I like nature and love water. When I was younger I spent summers at my parent’s place by a lake in the Laurentian Mountains. I grew up enjoying water and this led to my career in water treatment. A water treatment plant is like a river in a building. It never stops flowing and it touches all the sciences. The operation of a water treatment plant involves knowledge of electricity, physics, chemistry and microbiology. I started doing this type of work sixteen years ago and I still enjoy it very much. I attained my water treatment operator training in 1986 and started my first position in the water treatment field.
As I gained experience I also continued to educate myself by attending college courses at night for ten years to earn my degree. It was motivating for me to apply what I had learned at college to solve problems the following day at work. I progressed from assistant operator to operator and then to water treatment filtration plant technician. My responsibility in water treatment is to never put people at risk. The plant where I work supplies water to a large city and a surrounding area within fifteen kilometres. The experience I have gained allows me to view problems with the solution in mind and fix things quickly before there is a risk to anyone. You have to keep learning to stay current.
There are new things happening in water treatment technology that will result in more automation of plant processes and increased sophistication of chemical analysis. Memberships in associations allow me to attend conferences and seminars where I can learn about these advances and see the new equipment. There is also the opportunity to gain valuable knowledge through unique experiences at work. Long periods of dry weather cause increases in water use as people water their lawns and wash their cars. As the dry days continue the water treatment plant functions at full capacity twenty-four hours per day with peak usage at seven to nine in the evening.
Knowing what to do in these situations to avoid a crisis can only be learned by experience. In Canada, all large cities require a water treatment plant and operators to run the plant. There is also a good opportunity for employment in this field with beverage and chemical industries. The last twenty years have been a growth period for the water treatment field and it looks like the growth will continue in the future. I plan on advancing my skills to the point where I can manage a water treatment plant and make the changes necessary to bring that plant up to the top level of functioning by adding new equipment, technology and processes. There will always be a demand for good water. There are good things and not so good things with every job. Sometimes my job involves routine tasks and if I am working the night shift it can be lonely. You need to be able to enjoy working alone for this reason.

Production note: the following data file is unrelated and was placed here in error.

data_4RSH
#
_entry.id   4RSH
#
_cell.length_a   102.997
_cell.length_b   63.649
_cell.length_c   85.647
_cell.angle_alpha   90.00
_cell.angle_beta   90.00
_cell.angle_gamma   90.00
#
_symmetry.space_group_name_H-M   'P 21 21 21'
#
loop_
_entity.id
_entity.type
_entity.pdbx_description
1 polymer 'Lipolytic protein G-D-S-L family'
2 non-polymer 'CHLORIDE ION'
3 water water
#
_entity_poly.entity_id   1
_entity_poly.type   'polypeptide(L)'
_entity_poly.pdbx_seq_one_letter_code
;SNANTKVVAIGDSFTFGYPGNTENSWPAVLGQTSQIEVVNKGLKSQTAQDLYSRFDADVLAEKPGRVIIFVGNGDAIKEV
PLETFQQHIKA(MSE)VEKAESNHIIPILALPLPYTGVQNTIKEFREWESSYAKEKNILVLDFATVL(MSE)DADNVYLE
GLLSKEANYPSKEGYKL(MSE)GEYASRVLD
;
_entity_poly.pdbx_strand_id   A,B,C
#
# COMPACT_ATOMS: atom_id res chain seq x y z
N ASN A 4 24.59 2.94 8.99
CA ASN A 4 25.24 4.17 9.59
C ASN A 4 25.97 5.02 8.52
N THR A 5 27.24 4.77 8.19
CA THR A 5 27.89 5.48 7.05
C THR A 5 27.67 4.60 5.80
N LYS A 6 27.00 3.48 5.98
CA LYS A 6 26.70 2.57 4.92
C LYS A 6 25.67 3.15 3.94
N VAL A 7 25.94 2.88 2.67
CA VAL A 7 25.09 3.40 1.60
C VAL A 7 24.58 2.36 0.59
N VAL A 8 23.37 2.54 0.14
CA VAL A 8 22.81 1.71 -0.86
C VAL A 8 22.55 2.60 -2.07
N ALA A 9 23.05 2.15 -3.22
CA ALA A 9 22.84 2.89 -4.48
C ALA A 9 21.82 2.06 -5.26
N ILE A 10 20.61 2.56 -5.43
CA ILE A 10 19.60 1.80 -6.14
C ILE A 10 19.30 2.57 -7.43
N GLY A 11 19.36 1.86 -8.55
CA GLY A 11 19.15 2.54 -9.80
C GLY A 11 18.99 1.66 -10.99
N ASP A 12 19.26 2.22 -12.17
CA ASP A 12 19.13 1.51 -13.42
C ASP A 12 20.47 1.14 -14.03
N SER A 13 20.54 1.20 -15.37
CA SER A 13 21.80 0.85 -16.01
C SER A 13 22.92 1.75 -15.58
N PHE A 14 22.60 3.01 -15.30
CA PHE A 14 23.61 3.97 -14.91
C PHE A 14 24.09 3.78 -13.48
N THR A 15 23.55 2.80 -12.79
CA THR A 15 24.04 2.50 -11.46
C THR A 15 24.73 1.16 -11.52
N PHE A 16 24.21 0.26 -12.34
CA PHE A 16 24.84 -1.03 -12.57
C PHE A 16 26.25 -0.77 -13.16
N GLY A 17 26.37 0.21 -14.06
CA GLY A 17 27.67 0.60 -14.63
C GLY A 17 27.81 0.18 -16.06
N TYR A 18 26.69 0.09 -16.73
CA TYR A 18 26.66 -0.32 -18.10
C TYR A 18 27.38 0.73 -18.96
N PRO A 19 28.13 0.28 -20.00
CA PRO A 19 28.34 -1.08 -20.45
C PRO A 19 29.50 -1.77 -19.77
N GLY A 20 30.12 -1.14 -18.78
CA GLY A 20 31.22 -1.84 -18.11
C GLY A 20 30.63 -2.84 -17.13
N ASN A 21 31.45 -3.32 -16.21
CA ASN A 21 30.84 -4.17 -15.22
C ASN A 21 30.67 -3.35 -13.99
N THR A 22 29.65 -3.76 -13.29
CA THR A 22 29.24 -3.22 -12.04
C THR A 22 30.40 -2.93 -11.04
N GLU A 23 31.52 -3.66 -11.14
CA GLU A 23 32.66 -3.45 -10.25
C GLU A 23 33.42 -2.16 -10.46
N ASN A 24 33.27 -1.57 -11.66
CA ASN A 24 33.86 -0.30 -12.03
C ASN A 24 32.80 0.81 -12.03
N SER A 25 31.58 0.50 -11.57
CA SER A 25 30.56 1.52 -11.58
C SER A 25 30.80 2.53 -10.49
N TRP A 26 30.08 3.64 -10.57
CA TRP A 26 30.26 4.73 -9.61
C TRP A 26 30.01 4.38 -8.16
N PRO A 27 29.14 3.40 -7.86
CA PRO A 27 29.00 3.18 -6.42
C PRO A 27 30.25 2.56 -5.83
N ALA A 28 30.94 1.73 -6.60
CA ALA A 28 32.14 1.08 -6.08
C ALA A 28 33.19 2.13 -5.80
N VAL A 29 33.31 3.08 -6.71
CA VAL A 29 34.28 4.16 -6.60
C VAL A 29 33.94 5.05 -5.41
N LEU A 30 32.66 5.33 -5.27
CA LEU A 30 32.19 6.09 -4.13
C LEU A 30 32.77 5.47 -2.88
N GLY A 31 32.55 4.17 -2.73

Other times this work can demand your full attention to keep the plant running smoothly or quickly find solutions to problems. The best advice I can give are the words that were told to me by my high school teacher. He said to «always do your job the best you can” and I know that one of the reasons I have been successful in my career is because I followed his advice. The typical week is thirty-six hours either on rotation day, evening or night shift. At work, I do laboratory analysis, process control, tours of the plant, monitoring of indicators and proportioning of chemical product concentration. I need to have rapid data analysis skills as well as knowledge of chemicals and technical information systems.
It is also important for me to keep well informed of weather conditions to anticipate problems and adjust plant processes. My shift schedule sometimes requires me to work seven days in a row but then I get to take five days off and this is time I can spend with my family. One of the reasons I like working shifts is I enjoy having days off when most other people are working. A water treatment plant is a chain of basins that hold water and are linked to each other by channels and pipes. Water is sampled in these basins and treated in response to the results of laboratory analysis.
The chemical treatments take time to show their effects in the water quality and the rate of water flow between basins also affects chemical concentrations. It can be difficult to know if we can wait for changes or if more chemicals are needed. To help solve this problem I developed a program to time the movement of water. Using volume and flow rates the program calculates all the times that are required for water to change basins. From this information, we are able to tell if we have given the chemicals long enough contact time to react. As a result, we can accurately use treatments when the quality of raw water changes quickly, minimize the use of chemicals and still ensure a safe supply of water.